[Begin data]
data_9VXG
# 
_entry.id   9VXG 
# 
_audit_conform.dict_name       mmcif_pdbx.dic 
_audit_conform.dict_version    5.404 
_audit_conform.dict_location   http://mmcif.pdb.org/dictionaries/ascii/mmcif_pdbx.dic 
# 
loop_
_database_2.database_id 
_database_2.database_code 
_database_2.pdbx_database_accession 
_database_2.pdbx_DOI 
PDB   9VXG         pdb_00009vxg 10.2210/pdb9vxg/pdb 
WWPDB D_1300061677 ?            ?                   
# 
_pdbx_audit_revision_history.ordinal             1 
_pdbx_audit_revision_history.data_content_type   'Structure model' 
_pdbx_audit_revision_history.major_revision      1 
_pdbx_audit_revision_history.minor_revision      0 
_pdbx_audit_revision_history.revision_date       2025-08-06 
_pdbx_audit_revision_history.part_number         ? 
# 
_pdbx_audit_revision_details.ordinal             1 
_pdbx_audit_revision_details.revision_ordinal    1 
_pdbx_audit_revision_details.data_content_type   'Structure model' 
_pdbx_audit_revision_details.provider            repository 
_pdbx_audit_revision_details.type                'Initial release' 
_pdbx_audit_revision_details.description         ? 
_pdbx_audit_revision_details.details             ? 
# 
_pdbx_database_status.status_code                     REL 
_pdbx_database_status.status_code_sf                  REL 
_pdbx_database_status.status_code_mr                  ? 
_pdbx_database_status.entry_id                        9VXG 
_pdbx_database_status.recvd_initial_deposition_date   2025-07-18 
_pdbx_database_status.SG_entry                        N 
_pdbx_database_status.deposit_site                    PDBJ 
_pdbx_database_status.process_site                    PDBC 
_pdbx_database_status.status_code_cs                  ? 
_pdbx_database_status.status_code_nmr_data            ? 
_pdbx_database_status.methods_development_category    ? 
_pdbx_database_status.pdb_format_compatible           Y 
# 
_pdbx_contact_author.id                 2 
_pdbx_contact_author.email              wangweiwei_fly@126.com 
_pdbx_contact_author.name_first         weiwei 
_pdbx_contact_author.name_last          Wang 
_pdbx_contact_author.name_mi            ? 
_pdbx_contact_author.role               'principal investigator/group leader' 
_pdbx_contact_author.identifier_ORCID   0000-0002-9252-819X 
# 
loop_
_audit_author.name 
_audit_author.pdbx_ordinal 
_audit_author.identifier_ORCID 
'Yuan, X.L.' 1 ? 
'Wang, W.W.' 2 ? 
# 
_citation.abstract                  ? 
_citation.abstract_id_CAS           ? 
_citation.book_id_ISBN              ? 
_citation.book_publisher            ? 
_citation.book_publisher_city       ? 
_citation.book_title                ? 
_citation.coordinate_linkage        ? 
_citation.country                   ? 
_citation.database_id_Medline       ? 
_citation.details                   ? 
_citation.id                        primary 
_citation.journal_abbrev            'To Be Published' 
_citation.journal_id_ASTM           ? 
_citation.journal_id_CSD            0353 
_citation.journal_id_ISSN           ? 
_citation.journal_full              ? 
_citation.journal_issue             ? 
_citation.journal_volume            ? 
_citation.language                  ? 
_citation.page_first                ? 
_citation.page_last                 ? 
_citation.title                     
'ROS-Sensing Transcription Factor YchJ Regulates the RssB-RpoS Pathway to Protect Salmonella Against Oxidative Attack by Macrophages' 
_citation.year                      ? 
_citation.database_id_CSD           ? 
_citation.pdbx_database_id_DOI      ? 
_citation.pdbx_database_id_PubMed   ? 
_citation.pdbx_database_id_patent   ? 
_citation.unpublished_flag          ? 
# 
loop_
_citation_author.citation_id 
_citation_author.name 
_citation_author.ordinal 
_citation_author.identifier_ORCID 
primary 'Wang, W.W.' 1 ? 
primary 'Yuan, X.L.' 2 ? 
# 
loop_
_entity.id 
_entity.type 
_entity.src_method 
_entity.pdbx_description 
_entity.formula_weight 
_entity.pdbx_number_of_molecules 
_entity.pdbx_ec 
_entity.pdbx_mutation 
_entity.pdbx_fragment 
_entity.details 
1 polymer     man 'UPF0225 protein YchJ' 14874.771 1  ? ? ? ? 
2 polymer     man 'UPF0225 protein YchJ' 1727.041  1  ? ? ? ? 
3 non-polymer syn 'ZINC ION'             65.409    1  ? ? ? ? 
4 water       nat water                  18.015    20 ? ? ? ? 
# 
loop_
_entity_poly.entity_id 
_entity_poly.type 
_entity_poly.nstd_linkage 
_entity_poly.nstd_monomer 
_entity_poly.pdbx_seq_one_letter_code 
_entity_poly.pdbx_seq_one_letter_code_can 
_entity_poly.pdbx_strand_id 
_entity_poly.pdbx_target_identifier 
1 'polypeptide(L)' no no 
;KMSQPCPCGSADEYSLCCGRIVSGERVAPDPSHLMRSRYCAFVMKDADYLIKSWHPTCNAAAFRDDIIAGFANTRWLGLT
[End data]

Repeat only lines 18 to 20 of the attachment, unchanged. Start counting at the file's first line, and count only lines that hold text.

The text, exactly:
_pdbx_audit_revision_history.data_content_type   'Structure model' 
_pdbx_audit_revision_history.major_revision      1 
_pdbx_audit_revision_history.minor_revision      0 